An endangered bird was reintroduced to the wild by South Korean authorities on Wednesday, four decades after it went extinct on the peninsula.
The crested ibis is listed as South Korea’s National Monument number 198, but was last seen in the wild in 1979 in the Demilitarised Zone dividing the peninsula.
The species also lives in China and Japan, but it was was driven to the edge of extinction - partially because pesticide use eliminated its food sources - until captive breeding programmes were set up.
Starting with birds donated by Beijing, the South Korean captive-bred population has reached 363. The environment ministry said 40 of them had been selected and released into the Upo wetland 350 kilometres southeast of Seoul.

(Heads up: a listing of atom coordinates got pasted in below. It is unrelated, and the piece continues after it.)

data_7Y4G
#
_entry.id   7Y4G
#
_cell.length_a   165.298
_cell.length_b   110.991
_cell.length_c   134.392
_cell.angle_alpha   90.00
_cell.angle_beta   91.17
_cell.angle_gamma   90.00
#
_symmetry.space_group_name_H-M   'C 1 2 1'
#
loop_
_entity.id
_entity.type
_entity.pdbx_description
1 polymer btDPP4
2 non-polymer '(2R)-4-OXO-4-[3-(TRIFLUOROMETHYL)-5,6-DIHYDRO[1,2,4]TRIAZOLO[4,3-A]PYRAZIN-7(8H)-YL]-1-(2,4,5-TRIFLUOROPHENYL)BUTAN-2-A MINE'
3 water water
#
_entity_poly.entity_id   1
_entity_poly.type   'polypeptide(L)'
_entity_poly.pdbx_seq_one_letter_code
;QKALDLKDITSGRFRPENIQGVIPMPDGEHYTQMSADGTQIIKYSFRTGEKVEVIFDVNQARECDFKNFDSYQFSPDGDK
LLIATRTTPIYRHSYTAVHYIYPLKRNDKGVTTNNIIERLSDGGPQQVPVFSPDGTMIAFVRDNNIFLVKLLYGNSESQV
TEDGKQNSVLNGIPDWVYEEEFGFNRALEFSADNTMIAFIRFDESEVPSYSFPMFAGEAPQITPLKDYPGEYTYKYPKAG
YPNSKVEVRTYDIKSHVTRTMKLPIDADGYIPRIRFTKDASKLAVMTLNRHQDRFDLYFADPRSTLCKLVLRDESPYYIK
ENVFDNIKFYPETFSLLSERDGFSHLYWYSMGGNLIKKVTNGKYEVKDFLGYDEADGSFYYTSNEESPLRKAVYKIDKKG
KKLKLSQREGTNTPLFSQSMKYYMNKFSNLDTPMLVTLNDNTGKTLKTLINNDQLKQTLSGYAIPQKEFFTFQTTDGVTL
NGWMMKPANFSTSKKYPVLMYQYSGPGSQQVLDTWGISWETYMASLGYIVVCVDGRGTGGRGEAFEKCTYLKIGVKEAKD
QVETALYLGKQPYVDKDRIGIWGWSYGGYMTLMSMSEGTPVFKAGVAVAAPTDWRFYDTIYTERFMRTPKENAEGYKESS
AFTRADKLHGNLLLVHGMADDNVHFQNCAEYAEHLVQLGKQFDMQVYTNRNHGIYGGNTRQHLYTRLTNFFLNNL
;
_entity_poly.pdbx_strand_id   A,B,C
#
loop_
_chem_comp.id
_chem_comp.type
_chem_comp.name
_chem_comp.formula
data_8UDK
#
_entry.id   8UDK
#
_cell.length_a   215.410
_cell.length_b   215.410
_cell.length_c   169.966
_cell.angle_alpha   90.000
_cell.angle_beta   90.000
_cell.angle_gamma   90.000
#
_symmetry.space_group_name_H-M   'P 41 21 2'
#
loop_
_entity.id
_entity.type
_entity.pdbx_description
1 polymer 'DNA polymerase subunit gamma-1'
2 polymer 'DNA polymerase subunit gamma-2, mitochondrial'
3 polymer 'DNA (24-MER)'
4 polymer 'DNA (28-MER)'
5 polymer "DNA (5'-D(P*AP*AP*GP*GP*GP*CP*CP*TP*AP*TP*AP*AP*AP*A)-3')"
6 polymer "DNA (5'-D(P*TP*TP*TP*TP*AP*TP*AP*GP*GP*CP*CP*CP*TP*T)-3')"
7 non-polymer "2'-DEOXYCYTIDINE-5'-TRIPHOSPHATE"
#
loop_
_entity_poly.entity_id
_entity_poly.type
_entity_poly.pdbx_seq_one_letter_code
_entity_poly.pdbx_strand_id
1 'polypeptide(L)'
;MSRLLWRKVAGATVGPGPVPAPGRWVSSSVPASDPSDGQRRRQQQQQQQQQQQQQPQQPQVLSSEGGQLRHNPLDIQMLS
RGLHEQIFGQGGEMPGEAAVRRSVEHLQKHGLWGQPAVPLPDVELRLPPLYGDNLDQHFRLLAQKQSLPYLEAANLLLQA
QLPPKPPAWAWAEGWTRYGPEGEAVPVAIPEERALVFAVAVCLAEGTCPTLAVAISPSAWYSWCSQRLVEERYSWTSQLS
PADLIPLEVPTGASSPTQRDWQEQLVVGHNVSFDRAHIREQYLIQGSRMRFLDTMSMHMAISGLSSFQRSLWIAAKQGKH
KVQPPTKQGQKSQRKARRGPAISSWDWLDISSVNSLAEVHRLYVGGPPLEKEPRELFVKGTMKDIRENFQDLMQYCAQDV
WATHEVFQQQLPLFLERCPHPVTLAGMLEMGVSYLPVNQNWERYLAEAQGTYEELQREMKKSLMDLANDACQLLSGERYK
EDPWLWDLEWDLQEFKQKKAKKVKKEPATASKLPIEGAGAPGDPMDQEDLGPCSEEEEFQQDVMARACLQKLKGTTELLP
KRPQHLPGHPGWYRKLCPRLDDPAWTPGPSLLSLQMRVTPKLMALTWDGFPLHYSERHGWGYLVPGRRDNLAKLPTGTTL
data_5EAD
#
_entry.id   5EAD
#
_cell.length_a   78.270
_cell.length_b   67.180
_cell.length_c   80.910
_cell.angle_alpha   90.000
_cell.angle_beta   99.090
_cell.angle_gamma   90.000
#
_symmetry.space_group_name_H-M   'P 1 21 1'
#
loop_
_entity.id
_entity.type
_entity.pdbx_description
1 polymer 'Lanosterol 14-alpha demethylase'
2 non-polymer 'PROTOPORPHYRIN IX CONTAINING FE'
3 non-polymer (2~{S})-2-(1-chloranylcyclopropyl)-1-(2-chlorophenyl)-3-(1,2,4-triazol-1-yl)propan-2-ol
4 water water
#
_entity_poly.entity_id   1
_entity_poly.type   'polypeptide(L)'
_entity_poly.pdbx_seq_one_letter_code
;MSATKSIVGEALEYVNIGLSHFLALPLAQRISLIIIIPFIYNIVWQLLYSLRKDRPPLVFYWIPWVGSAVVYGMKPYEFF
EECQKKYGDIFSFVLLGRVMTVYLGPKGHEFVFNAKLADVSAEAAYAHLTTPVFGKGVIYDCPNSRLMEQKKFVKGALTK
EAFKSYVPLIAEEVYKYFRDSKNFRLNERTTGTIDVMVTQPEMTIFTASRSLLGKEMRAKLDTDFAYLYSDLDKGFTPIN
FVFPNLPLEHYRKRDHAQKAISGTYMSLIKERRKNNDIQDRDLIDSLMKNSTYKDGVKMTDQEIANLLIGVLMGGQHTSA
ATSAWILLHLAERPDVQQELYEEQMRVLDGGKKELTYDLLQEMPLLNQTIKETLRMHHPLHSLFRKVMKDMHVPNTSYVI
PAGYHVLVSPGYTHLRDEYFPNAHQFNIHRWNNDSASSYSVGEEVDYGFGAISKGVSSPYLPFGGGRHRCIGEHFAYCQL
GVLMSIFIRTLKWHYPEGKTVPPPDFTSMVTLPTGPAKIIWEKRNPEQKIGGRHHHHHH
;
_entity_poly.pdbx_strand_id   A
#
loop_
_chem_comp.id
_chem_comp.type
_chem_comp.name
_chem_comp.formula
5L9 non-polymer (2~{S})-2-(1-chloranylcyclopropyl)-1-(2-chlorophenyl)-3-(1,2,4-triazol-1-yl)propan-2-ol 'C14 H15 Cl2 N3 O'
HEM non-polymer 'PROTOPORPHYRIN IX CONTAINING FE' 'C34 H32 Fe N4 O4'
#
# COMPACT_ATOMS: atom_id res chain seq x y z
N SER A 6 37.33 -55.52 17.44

The species - whose Latin name is Nipponia nippon - is also known as the Japanese crested ibis, but is best known in the South for a popular children’s song composed in the 1920s, when Korea was under Japanese colonial rule.
The song describes the sound of the bird’s call as a sad reminder of a lost mother. It was banned by the Japanese authorities - who reportedly saw it as a form of anti-colonial resistance - but became popular again after Korea regained its independence in 1945.
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